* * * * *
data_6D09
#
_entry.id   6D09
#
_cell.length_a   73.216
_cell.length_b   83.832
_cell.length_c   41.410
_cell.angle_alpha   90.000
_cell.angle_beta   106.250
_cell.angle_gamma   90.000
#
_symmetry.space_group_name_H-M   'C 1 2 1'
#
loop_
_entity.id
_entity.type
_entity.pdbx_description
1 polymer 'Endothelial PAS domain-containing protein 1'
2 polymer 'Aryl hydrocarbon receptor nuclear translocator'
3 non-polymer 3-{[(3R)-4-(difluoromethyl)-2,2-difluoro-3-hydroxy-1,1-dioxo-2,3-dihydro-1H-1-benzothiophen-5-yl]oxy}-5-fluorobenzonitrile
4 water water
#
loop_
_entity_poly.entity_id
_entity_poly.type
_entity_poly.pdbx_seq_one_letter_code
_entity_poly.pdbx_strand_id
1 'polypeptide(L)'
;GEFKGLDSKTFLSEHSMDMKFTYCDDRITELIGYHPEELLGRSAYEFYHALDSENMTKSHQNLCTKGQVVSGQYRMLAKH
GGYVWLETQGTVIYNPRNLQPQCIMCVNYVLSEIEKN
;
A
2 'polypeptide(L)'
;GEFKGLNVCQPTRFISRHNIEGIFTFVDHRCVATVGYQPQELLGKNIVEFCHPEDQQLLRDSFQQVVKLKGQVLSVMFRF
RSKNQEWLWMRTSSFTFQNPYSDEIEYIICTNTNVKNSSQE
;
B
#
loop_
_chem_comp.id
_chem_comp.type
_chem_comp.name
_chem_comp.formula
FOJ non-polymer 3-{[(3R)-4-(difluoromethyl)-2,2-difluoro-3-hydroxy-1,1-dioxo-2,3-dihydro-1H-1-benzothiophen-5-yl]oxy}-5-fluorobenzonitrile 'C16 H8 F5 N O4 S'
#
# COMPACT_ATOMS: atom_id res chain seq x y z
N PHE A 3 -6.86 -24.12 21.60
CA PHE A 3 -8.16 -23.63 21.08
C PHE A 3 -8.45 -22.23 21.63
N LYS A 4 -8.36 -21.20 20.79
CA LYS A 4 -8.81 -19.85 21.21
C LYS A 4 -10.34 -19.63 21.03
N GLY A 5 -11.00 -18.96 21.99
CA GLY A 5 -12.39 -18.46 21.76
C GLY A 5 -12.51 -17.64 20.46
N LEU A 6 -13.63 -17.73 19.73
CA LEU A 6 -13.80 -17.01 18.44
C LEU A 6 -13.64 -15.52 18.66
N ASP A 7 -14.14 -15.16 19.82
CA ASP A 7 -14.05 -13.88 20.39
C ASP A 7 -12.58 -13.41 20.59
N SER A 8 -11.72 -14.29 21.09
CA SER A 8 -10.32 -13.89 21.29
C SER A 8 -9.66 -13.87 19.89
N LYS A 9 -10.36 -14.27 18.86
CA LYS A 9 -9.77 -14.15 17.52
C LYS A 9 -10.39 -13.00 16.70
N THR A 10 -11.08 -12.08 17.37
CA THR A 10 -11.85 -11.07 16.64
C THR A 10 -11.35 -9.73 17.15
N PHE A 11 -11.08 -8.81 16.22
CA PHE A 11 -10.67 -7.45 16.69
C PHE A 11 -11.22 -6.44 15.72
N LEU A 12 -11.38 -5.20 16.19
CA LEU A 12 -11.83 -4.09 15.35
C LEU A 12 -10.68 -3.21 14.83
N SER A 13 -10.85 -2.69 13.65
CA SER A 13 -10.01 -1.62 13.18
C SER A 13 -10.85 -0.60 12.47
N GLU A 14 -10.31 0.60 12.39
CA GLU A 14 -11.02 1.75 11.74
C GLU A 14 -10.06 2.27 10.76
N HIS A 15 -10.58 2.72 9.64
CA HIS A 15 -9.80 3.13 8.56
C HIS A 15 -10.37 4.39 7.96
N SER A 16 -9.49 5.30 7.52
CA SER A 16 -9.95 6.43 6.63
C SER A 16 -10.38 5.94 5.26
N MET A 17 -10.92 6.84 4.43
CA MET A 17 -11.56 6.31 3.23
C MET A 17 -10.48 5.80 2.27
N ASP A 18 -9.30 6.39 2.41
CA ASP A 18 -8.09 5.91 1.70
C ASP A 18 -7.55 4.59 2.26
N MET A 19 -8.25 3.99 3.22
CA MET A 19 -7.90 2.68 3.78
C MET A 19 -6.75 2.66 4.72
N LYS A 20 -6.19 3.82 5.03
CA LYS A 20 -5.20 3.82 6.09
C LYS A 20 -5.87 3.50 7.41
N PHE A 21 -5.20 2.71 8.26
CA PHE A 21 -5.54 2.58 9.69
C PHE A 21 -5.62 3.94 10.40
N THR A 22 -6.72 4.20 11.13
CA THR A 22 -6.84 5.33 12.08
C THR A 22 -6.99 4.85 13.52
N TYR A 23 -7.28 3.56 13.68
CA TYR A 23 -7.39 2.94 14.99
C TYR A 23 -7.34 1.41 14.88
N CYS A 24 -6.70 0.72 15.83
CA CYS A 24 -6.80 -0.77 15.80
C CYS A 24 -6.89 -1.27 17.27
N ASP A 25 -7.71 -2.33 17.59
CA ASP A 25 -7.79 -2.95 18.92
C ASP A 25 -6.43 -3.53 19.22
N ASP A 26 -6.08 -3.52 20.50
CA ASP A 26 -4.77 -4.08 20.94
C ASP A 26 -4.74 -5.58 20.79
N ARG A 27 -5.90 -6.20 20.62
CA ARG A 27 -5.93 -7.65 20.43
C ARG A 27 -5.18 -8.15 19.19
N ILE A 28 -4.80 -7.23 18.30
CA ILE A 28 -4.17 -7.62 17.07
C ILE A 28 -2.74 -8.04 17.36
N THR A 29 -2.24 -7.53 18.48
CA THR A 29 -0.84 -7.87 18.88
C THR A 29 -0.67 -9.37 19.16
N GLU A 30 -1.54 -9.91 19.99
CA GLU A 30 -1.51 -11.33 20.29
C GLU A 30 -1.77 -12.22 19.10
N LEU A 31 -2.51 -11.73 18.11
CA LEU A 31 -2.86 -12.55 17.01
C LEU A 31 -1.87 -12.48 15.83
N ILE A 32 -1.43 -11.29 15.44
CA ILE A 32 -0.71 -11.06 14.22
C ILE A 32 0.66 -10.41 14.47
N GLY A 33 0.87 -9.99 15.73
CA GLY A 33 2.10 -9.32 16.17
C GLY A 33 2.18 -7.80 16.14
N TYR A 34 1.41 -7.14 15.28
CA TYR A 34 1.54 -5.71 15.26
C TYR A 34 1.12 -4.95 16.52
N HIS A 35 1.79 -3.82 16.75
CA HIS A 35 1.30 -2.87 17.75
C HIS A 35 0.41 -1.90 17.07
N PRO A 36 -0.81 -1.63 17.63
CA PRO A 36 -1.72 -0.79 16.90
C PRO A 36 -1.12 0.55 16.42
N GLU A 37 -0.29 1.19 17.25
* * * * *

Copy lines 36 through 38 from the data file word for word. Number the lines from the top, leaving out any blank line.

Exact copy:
;
B
#